Korean President warns of possible war with Japan
'Unprecedented emergency' says the South Korean premier.
- Aishwarya Dakhore
Seoul: South Korean President Moon Jae-in, on Wednesday, gave out a warning of a battle with Japan over its export controls while addressing the top business leaders. He was talking in Seoul while he called the current situation about the stacks an 'unprecedented emergency.' The people whom this clue was addressed to were executives from companies like Samsung Electronics Co., SK Group, Hyundai Motor Co. and Lotte Group. He expressed concern about his belief that Japan is targeting South Korea’s economy for political gains.
“Our government is forming a response system demanding Japan to withdraw its unfair export limit measures with a sense of urgency,” Moon said. This reaction by Moon has come after Japan's move made last week wherein it imposed curbs on highly specialized products needed to make semiconductors and computer displays. There are also high chances that Japan would remove it from its list of trusted buyers.
The countries have a history of dispute from a Seoul court ruling last year ordering Japanese companies to pay compensation for their use of forced labor during Japan’s colonial rule of the Korean Peninsula from 1910 to 1945. Japan maintains that the compensation for forced labor was fully settled in a 1965 pact that restored diplomatic ties. Thus, both countries have been on different pages from last year.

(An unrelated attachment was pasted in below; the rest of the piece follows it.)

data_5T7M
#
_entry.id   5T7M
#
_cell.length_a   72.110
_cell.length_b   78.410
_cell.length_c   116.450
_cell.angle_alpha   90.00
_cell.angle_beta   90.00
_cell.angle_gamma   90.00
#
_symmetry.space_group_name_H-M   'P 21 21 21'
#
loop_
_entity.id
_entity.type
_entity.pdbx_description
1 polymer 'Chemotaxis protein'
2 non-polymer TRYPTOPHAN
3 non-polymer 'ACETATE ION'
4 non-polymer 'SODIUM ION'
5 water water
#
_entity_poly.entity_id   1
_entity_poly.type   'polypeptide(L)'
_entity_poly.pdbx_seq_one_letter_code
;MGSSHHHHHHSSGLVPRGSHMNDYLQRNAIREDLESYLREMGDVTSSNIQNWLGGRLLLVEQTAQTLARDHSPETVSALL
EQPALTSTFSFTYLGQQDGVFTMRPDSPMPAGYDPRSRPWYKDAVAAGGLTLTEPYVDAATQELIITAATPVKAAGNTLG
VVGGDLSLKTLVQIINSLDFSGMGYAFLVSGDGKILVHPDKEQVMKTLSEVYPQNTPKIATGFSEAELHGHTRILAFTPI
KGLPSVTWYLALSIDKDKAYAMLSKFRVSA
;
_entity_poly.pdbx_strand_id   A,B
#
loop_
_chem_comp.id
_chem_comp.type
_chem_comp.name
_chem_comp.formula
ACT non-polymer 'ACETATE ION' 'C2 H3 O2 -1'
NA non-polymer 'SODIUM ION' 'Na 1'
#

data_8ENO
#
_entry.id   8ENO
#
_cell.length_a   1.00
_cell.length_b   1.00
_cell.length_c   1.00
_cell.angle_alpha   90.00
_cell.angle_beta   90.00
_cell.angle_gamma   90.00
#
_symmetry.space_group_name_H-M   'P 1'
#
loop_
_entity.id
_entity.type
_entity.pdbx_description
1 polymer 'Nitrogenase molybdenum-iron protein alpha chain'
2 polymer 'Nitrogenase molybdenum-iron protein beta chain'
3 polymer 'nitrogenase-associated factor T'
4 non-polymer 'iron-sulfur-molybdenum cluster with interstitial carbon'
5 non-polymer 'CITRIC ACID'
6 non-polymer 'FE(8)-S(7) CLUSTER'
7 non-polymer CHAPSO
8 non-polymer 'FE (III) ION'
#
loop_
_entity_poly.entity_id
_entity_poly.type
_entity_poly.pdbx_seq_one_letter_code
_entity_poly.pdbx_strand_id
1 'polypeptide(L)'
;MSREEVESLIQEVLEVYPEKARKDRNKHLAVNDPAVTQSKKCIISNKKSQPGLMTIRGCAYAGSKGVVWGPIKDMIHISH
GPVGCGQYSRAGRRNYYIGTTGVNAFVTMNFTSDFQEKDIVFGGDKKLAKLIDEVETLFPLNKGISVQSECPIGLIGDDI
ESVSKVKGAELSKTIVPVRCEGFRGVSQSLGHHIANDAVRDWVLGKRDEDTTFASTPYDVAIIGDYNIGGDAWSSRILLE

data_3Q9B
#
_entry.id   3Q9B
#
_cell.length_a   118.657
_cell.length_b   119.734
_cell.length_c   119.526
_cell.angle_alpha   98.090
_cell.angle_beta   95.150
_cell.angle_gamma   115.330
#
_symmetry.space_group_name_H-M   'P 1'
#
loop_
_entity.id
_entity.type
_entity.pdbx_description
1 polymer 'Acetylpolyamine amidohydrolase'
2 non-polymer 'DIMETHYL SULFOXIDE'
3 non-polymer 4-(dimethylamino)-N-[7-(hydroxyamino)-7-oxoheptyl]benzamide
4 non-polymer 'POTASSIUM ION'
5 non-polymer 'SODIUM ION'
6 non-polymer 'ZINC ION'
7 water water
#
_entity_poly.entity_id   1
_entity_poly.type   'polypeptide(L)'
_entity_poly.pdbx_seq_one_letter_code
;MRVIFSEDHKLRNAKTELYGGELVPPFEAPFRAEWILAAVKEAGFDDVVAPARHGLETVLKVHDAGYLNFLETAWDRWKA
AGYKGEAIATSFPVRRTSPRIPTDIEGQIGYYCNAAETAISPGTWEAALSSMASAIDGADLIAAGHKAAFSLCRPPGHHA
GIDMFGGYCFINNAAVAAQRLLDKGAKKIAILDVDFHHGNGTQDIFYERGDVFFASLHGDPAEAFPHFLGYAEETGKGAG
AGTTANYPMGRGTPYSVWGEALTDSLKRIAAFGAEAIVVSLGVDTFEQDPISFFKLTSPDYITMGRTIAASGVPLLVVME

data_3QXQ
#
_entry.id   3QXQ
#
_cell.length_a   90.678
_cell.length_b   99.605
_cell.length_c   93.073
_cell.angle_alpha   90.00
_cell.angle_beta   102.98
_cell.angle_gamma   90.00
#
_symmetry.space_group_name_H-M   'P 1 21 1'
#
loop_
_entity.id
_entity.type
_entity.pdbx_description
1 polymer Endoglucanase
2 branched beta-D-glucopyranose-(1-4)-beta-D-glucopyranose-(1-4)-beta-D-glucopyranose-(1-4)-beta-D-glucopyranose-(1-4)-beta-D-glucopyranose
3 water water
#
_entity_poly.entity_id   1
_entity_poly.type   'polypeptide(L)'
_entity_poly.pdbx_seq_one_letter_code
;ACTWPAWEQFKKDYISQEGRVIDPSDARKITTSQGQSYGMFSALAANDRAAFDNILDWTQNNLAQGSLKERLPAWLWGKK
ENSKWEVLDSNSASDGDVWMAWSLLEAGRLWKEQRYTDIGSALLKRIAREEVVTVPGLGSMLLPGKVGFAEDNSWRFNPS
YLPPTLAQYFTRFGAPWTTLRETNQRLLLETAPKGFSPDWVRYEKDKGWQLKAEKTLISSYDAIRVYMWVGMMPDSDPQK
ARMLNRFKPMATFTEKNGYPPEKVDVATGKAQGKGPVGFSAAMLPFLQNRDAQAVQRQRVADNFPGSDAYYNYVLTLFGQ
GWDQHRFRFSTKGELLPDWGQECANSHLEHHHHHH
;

The dispute, however, has now moved into the economic arena affecting the trading partnerships on a global level. The current situation indicates that the tensions between the major trading partners and US allies could spiral out of control. Moon, on Wednesday, proposed "active support" from the government's end for companies to diversify importers and expand local production. He also added that the export curbs would be reflected in an upcoming extra budget bill proposal within the National Assembly.
Moon has seen the economy stumble under his watch while the jobless rate has hit levels it hasn’t seen in about a decade. While the stricter checks that took effect Thursday don't amount to a ban, exporters would be required to obtain a separate licence each time they want to sell the materials to South Korea, causing delays. South Korea is taking is planning to take its case over the expert measures to the World Trade Organization. Its courts have ruled since late 2018 said the victims of forced labor weren’t compensated for their emotional pain and suffering.
While South Korea generated a response to the past year's verdict, Japan's Prime Minister Shinzo Abe told a talk show on Sunday that “With regards to the wartime-laborers issues, it has become clear that South Korea does not abide by international commitments. It is natural to assume that it also fails to keep promises on export control.” The new restrictions could potentially hurt the profits of South Korean firms that rely on Japanese suppliers, such as Samsung Electronics and LG Display Co.
Aishwarya Dakhore is an Intern with Indie Journal.